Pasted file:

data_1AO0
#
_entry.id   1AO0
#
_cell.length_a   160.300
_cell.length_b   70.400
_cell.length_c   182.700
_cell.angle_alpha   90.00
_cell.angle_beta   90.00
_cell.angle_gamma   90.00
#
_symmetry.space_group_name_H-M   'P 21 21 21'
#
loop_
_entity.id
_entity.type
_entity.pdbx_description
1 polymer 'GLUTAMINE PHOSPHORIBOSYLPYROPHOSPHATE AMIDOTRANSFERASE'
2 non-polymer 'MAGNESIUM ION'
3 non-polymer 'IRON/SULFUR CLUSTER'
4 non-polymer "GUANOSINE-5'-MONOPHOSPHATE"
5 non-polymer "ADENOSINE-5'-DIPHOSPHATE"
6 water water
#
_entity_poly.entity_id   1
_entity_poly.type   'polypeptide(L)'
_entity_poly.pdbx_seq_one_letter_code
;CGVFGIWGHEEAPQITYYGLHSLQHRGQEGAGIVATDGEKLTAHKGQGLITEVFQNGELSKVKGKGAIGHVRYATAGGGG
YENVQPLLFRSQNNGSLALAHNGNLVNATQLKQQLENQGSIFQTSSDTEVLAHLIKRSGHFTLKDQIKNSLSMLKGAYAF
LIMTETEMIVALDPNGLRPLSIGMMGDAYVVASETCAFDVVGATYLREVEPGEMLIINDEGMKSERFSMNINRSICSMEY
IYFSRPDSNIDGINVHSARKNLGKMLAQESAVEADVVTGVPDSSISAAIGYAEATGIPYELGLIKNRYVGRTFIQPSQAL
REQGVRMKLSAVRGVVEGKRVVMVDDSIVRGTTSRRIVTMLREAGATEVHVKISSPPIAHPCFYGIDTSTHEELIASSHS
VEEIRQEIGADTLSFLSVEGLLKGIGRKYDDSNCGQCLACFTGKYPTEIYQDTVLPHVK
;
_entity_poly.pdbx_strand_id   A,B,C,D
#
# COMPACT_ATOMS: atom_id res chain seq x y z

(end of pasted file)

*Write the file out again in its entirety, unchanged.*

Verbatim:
data_1AO0
#
_entry.id   1AO0
#
_cell.length_a   160.300
_cell.length_b   70.400
_cell.length_c   182.700
_cell.angle_alpha   90.00
_cell.angle_beta   90.00
_cell.angle_gamma   90.00
#
_symmetry.space_group_name_H-M   'P 21 21 21'
#
loop_
_entity.id
_entity.type
_entity.pdbx_description
1 polymer 'GLUTAMINE PHOSPHORIBOSYLPYROPHOSPHATE AMIDOTRANSFERASE'
2 non-polymer 'MAGNESIUM ION'
3 non-polymer 'IRON/SULFUR CLUSTER'
4 non-polymer "GUANOSINE-5'-MONOPHOSPHATE"
5 non-polymer "ADENOSINE-5'-DIPHOSPHATE"
6 water water
#
_entity_poly.entity_id   1
_entity_poly.type   'polypeptide(L)'
_entity_poly.pdbx_seq_one_letter_code
;CGVFGIWGHEEAPQITYYGLHSLQHRGQEGAGIVATDGEKLTAHKGQGLITEVFQNGELSKVKGKGAIGHVRYATAGGGG
YENVQPLLFRSQNNGSLALAHNGNLVNATQLKQQLENQGSIFQTSSDTEVLAHLIKRSGHFTLKDQIKNSLSMLKGAYAF
LIMTETEMIVALDPNGLRPLSIGMMGDAYVVASETCAFDVVGATYLREVEPGEMLIINDEGMKSERFSMNINRSICSMEY
IYFSRPDSNIDGINVHSARKNLGKMLAQESAVEADVVTGVPDSSISAAIGYAEATGIPYELGLIKNRYVGRTFIQPSQAL
REQGVRMKLSAVRGVVEGKRVVMVDDSIVRGTTSRRIVTMLREAGATEVHVKISSPPIAHPCFYGIDTSTHEELIASSHS
VEEIRQEIGADTLSFLSVEGLLKGIGRKYDDSNCGQCLACFTGKYPTEIYQDTVLPHVK
;
_entity_poly.pdbx_strand_id   A,B,C,D
#
# COMPACT_ATOMS: atom_id res chain seq x y z